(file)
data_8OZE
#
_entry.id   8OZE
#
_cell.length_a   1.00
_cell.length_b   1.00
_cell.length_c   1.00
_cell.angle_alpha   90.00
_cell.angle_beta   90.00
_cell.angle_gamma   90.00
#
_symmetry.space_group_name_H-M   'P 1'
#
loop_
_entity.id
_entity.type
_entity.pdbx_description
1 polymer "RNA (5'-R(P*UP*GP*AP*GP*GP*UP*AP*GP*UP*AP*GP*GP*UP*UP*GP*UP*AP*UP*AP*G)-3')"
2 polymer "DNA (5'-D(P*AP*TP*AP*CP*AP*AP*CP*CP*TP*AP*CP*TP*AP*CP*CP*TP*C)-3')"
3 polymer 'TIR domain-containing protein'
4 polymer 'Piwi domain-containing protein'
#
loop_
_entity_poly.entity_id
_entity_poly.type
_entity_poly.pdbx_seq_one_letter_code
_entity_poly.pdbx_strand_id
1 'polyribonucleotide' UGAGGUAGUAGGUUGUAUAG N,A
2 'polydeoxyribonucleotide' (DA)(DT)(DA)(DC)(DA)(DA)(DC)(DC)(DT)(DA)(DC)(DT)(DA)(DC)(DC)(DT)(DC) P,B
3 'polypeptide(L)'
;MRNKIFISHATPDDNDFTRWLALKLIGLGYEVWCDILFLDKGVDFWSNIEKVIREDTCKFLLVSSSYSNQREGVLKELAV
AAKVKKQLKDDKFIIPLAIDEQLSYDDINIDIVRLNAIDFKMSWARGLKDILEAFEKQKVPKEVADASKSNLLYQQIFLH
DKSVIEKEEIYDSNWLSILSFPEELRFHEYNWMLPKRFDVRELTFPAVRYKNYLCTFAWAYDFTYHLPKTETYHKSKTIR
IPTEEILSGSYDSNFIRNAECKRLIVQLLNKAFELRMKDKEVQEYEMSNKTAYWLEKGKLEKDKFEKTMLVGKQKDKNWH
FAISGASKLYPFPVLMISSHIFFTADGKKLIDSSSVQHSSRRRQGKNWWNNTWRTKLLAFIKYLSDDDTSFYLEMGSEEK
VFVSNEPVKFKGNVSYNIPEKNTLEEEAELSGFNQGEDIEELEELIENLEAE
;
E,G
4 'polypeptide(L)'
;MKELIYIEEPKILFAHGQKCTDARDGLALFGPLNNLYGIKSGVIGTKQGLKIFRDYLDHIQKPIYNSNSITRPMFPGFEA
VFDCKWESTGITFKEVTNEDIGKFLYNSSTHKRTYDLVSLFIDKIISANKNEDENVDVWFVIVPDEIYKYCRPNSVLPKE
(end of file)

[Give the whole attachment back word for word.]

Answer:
data_8OZE
#
_entry.id   8OZE
#
_cell.length_a   1.00
_cell.length_b   1.00
_cell.length_c   1.00
_cell.angle_alpha   90.00
_cell.angle_beta   90.00
_cell.angle_gamma   90.00
#
_symmetry.space_group_name_H-M   'P 1'
#
loop_
_entity.id
_entity.type
_entity.pdbx_description
1 polymer "RNA (5'-R(P*UP*GP*AP*GP*GP*UP*AP*GP*UP*AP*GP*GP*UP*UP*GP*UP*AP*UP*AP*G)-3')"
2 polymer "DNA (5'-D(P*AP*TP*AP*CP*AP*AP*CP*CP*TP*AP*CP*TP*AP*CP*CP*TP*C)-3')"
3 polymer 'TIR domain-containing protein'
4 polymer 'Piwi domain-containing protein'
#
loop_
_entity_poly.entity_id
_entity_poly.type
_entity_poly.pdbx_seq_one_letter_code
_entity_poly.pdbx_strand_id
1 'polyribonucleotide' UGAGGUAGUAGGUUGUAUAG N,A
2 'polydeoxyribonucleotide' (DA)(DT)(DA)(DC)(DA)(DA)(DC)(DC)(DT)(DA)(DC)(DT)(DA)(DC)(DC)(DT)(DC) P,B
3 'polypeptide(L)'
;MRNKIFISHATPDDNDFTRWLALKLIGLGYEVWCDILFLDKGVDFWSNIEKVIREDTCKFLLVSSSYSNQREGVLKELAV
AAKVKKQLKDDKFIIPLAIDEQLSYDDINIDIVRLNAIDFKMSWARGLKDILEAFEKQKVPKEVADASKSNLLYQQIFLH
DKSVIEKEEIYDSNWLSILSFPEELRFHEYNWMLPKRFDVRELTFPAVRYKNYLCTFAWAYDFTYHLPKTETYHKSKTIR
IPTEEILSGSYDSNFIRNAECKRLIVQLLNKAFELRMKDKEVQEYEMSNKTAYWLEKGKLEKDKFEKTMLVGKQKDKNWH
FAISGASKLYPFPVLMISSHIFFTADGKKLIDSSSVQHSSRRRQGKNWWNNTWRTKLLAFIKYLSDDDTSFYLEMGSEEK
VFVSNEPVKFKGNVSYNIPEKNTLEEEAELSGFNQGEDIEELEELIENLEAE
;
E,G
4 'polypeptide(L)'
;MKELIYIEEPKILFAHGQKCTDARDGLALFGPLNNLYGIKSGVIGTKQGLKIFRDYLDHIQKPIYNSNSITRPMFPGFEA
VFDCKWESTGITFKEVTNEDIGKFLYNSSTHKRTYDLVSLFIDKIISANKNEDENVDVWFVIVPDEIYKYCRPNSVLPKE